Countries at the bottom of the heap—the poorest of them—happen to be exclusively from the African domain, concentrated in Sub-Sahara, with one surprising exception—Nepal, with a per capita income of $490! Besides Congo and Burundi, very few countries are poorer than Nepal. The list includes Liberia ($330), Sierra Leon ($340), Niger ($360), Ethiopia ($380), Mozambique, Madagascar and Togo (the last three at $440 each). 

Looking at Nepal’s neighborhood, the closest basket-case country appears to be Bangladesh, with a per capita income of $640 but this comparison isn’t fair, since Nepal was much ahead of Bangladesh just 20 years ago and, more importantly, Bangladesh’s per capita income growth now is almost twice that of Nepal. 

Among the regional countries, the Star performer is the Maldives at per capita income of US $4,290, followed by Sri Lanka ($2,290), and Bhutan ($1,920). Even India, with its huge population and historic poverty, now, with $1,340 per capita income, is three times richer than Nepal, compared to equal economic status the two countries shared 30 years ago.

If one assembles all the important factors that are important for economic growth, Nepal doesn’t fare bad. The country commands an immense amount of fertile and habitable land area, with a stunningly sculptured topography; climate variations; rainfall; and an immense amount of fresh water source.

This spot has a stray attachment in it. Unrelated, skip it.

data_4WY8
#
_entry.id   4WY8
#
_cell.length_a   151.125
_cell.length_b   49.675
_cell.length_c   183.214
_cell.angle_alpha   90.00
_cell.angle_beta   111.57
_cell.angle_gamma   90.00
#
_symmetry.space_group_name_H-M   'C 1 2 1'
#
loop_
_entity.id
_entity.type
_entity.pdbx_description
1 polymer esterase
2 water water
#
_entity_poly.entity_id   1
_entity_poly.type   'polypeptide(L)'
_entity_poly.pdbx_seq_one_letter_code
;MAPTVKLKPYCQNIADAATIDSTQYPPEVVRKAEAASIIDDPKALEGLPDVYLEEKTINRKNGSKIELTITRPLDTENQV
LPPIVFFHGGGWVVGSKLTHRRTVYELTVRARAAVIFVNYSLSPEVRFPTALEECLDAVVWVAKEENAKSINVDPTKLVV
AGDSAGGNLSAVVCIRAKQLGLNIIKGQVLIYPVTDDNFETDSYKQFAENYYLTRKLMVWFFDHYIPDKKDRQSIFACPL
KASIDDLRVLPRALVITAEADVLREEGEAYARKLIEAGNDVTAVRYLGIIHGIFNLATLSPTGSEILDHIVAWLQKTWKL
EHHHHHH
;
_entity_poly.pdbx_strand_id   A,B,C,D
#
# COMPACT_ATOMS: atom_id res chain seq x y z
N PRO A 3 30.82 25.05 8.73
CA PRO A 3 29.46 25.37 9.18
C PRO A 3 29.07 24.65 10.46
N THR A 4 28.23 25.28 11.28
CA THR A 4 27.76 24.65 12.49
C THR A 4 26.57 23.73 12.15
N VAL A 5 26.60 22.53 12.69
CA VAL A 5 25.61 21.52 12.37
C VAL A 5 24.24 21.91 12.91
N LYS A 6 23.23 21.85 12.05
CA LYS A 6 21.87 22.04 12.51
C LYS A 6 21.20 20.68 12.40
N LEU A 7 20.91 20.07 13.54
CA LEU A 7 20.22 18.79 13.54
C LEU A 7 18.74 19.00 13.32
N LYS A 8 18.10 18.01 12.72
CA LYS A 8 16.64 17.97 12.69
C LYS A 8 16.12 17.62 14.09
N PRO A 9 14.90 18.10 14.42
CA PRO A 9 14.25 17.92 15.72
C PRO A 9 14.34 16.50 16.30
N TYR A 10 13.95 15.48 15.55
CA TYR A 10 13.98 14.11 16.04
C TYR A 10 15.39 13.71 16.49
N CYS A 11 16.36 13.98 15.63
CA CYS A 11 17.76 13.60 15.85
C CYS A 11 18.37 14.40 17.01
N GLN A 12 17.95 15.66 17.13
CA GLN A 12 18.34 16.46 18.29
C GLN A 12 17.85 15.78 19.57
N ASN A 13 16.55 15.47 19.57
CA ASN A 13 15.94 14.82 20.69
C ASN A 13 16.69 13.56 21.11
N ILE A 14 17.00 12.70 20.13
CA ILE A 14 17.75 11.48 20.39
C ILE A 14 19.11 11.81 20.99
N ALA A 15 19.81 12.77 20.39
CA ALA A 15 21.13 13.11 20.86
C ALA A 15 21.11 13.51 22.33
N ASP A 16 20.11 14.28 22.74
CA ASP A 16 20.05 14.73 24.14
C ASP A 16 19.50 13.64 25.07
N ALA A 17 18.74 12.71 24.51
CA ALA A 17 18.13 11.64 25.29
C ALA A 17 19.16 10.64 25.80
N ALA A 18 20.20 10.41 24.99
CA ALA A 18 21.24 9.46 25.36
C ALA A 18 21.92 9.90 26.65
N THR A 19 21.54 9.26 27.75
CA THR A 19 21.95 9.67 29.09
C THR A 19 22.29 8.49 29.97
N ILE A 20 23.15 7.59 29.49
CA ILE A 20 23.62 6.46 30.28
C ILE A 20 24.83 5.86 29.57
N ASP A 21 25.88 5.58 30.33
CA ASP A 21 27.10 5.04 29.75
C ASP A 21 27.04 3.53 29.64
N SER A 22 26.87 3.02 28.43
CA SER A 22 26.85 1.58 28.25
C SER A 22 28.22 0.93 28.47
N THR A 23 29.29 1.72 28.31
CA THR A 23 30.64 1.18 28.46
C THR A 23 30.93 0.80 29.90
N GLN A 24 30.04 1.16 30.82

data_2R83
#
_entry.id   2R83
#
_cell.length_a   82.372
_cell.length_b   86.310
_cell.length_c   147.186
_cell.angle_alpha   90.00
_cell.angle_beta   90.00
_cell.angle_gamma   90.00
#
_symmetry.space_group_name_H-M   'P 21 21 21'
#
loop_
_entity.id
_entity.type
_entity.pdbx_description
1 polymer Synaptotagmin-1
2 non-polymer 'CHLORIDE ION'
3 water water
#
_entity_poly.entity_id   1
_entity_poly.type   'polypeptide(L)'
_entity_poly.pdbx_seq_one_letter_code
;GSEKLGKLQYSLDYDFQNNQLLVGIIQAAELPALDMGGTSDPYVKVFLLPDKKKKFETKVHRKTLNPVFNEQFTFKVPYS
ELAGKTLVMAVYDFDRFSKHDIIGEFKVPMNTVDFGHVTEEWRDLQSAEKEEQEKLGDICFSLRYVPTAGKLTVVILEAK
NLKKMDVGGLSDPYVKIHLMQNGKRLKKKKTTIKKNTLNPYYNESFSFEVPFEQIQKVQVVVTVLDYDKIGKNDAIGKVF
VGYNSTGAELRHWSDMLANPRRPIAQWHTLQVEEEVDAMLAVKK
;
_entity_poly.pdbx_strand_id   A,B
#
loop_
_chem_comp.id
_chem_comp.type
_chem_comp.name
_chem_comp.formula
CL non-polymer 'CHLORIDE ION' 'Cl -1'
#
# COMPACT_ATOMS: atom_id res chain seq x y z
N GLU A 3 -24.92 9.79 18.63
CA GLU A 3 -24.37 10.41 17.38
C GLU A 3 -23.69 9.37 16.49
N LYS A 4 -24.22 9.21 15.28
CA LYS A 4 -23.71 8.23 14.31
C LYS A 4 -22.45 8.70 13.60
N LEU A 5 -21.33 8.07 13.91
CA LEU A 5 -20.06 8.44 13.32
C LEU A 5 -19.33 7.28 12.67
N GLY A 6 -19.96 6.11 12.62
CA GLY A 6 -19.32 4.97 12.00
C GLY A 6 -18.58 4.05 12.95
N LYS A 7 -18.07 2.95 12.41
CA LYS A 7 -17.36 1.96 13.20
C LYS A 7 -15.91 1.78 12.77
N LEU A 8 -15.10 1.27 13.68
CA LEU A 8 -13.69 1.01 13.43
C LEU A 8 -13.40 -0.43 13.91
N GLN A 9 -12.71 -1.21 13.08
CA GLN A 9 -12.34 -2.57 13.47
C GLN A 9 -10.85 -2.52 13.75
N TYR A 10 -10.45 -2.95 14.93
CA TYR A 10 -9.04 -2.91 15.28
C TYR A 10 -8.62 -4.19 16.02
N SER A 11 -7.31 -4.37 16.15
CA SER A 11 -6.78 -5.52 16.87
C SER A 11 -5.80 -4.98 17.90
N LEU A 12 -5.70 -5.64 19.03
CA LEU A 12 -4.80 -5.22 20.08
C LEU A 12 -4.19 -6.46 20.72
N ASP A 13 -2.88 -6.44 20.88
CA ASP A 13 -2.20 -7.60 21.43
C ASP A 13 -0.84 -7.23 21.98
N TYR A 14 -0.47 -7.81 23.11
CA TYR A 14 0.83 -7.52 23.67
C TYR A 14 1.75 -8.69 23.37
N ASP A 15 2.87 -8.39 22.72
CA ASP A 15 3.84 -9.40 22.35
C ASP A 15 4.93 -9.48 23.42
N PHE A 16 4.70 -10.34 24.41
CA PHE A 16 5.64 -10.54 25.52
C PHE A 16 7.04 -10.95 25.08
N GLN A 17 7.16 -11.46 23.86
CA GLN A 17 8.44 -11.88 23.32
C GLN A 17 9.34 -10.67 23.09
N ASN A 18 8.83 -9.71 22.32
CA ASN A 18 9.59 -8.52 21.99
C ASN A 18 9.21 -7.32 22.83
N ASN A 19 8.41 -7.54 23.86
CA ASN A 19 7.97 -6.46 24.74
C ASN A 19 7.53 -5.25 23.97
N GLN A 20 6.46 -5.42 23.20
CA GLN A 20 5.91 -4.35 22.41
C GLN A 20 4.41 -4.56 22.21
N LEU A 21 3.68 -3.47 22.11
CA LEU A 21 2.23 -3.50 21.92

Although the country doesn’t have commercial quality mineral deposits and sea access, overall, it is endowed with diverse natural resources, decent rainfall, a pleasant climate, and superb tourist sites. And, finally, Nepal can boast the world’s largest reservoir of hydroelectricity potential, measured on a per capita basis.

Looking at human resources, Nepal remains well-endowed—not only in terms of just raw numbers but also the overall education level, technical skills, and the ease of adaptability of its adult population to varying working conditions. For one thing, the country’s education performance has shown remarkable improvement over the past four decades, with adult literacy rate now up to 60 percent, from around 5 percent in 1950. 

In contrast, all of the African countries matching Nepal’s level of poverty face serious handicaps in invigorating the growth process and sustaining improvements in living conditions. All of them face extremely arid conditions and, as such, are inhospitable for primary activities—agriculture, forestry, ranching and dairy farming.